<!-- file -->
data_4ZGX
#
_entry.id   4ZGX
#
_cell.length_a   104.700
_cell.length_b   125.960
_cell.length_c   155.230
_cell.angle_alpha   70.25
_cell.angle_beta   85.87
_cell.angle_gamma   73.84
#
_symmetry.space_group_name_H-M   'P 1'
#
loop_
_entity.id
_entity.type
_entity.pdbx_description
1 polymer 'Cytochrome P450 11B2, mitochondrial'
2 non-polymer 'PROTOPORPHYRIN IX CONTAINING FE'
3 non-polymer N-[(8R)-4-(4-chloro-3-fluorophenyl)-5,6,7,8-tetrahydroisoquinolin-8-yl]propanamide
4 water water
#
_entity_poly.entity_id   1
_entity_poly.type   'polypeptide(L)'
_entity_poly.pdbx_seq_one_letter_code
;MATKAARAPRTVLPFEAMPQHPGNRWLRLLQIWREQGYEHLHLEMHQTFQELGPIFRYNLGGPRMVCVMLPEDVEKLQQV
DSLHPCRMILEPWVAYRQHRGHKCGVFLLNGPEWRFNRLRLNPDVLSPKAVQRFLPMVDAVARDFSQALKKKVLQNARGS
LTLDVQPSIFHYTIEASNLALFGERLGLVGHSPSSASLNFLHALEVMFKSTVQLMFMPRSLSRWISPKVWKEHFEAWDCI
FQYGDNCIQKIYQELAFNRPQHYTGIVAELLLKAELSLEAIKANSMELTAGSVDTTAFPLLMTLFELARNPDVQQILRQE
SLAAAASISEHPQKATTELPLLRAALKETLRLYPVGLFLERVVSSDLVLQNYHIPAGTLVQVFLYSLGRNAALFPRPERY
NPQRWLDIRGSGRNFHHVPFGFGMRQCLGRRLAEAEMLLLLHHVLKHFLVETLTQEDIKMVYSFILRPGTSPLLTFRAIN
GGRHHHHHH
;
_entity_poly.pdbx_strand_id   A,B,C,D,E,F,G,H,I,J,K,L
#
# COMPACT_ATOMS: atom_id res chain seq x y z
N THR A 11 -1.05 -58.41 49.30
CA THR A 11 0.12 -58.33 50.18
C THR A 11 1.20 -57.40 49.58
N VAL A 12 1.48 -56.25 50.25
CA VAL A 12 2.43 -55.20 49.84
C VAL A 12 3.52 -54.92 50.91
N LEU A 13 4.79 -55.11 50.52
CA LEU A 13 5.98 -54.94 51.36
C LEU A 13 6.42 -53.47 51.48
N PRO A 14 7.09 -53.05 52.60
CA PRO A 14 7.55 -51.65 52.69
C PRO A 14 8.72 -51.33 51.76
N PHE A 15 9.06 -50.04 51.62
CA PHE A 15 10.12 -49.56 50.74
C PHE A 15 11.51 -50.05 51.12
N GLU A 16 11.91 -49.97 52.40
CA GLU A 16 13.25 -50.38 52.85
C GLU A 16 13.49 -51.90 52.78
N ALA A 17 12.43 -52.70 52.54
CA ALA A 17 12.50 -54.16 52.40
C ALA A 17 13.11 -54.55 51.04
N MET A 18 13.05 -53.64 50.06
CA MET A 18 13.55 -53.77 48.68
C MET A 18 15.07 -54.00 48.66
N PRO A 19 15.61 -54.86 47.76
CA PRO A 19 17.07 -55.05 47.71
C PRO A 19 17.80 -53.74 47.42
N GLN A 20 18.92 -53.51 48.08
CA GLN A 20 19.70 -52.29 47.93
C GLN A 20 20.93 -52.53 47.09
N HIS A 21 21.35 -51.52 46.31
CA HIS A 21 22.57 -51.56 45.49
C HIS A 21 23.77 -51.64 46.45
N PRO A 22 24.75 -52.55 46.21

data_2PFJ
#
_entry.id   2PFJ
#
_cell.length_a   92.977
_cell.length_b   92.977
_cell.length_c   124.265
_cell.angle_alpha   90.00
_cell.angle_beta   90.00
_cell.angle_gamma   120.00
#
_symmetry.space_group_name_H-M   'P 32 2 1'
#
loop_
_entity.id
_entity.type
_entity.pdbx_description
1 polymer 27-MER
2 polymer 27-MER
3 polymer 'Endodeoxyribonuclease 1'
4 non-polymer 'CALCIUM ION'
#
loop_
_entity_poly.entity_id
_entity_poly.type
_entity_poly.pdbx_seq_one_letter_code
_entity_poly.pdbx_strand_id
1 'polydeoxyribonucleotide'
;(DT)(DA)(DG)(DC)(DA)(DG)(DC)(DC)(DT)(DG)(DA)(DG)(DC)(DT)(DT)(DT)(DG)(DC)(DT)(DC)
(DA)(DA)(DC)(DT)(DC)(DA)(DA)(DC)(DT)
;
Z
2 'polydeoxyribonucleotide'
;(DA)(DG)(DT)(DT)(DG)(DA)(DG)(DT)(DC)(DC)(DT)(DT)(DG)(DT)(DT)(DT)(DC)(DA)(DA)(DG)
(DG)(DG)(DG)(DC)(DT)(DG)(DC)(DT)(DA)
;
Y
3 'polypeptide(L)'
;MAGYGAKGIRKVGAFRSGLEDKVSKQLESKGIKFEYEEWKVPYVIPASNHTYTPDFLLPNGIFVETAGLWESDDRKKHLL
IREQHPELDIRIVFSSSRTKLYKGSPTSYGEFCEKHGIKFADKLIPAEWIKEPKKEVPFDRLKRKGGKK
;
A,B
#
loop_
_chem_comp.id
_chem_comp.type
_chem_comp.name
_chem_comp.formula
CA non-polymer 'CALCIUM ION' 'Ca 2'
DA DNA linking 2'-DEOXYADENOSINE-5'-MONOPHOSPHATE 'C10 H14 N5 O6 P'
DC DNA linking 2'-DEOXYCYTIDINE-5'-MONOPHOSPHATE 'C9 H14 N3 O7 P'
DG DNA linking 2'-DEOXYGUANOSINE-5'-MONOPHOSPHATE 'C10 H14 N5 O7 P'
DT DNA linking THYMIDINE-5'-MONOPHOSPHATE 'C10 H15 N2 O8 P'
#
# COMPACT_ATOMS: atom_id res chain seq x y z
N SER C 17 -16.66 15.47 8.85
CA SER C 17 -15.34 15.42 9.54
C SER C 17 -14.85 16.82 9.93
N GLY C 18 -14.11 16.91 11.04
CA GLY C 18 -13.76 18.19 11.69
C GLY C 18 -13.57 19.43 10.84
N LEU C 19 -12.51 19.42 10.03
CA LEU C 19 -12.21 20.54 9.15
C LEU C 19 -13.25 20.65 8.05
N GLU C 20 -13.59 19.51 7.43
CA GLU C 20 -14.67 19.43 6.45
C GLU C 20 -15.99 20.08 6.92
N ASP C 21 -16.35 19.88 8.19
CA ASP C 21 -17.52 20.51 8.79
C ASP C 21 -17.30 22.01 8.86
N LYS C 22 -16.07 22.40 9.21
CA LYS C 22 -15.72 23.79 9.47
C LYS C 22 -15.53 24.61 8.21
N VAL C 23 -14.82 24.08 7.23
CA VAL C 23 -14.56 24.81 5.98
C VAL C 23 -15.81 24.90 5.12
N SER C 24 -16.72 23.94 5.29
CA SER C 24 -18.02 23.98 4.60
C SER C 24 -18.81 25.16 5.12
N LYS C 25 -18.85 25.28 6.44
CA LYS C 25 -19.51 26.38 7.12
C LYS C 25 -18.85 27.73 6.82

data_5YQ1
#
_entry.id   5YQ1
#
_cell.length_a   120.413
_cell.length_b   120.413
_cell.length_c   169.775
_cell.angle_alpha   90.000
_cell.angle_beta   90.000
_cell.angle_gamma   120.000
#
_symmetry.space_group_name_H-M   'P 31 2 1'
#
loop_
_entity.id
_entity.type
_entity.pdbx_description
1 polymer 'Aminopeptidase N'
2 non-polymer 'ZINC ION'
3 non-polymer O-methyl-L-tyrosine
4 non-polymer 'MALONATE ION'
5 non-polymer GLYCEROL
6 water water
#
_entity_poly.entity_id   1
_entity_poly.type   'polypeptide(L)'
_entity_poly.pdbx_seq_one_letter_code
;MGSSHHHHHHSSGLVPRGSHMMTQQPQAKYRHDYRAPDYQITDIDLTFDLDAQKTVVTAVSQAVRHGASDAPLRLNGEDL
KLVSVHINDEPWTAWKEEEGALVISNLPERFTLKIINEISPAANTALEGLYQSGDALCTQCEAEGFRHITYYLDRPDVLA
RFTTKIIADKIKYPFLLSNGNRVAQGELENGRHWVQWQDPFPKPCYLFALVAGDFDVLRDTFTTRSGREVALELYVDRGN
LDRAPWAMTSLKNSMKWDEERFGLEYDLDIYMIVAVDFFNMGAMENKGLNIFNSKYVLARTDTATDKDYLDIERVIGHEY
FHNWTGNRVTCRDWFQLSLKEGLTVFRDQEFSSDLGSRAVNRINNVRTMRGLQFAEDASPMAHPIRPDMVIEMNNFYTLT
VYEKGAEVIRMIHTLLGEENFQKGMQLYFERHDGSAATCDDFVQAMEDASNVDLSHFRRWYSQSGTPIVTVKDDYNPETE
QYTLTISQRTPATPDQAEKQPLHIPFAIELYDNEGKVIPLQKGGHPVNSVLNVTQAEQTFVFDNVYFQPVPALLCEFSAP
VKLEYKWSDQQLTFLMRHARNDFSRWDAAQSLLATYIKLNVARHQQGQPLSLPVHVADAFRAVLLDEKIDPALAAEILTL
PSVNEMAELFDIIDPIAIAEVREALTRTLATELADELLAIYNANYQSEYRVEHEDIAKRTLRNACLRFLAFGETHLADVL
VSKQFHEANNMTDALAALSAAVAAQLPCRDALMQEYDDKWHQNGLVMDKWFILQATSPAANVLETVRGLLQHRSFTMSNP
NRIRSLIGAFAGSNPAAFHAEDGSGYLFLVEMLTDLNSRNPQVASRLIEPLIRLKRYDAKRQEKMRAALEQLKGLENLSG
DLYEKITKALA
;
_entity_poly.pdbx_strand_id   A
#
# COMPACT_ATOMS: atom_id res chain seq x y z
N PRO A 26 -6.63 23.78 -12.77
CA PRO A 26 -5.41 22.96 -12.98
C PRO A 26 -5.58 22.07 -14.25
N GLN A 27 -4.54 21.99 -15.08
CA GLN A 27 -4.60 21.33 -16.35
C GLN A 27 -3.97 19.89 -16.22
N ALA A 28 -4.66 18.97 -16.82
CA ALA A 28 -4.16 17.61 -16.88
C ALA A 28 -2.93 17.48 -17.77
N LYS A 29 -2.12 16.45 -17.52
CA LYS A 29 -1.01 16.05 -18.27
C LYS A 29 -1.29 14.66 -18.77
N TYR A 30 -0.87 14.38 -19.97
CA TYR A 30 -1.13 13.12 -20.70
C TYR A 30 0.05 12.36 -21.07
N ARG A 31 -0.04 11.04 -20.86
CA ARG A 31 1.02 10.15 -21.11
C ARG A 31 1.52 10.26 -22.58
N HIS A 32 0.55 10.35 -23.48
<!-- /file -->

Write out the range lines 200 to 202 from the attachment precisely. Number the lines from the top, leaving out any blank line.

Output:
CA GLN A 27 -4.60 21.33 -16.35
C GLN A 27 -3.97 19.89 -16.22
N ALA A 28 -4.66 18.97 -16.82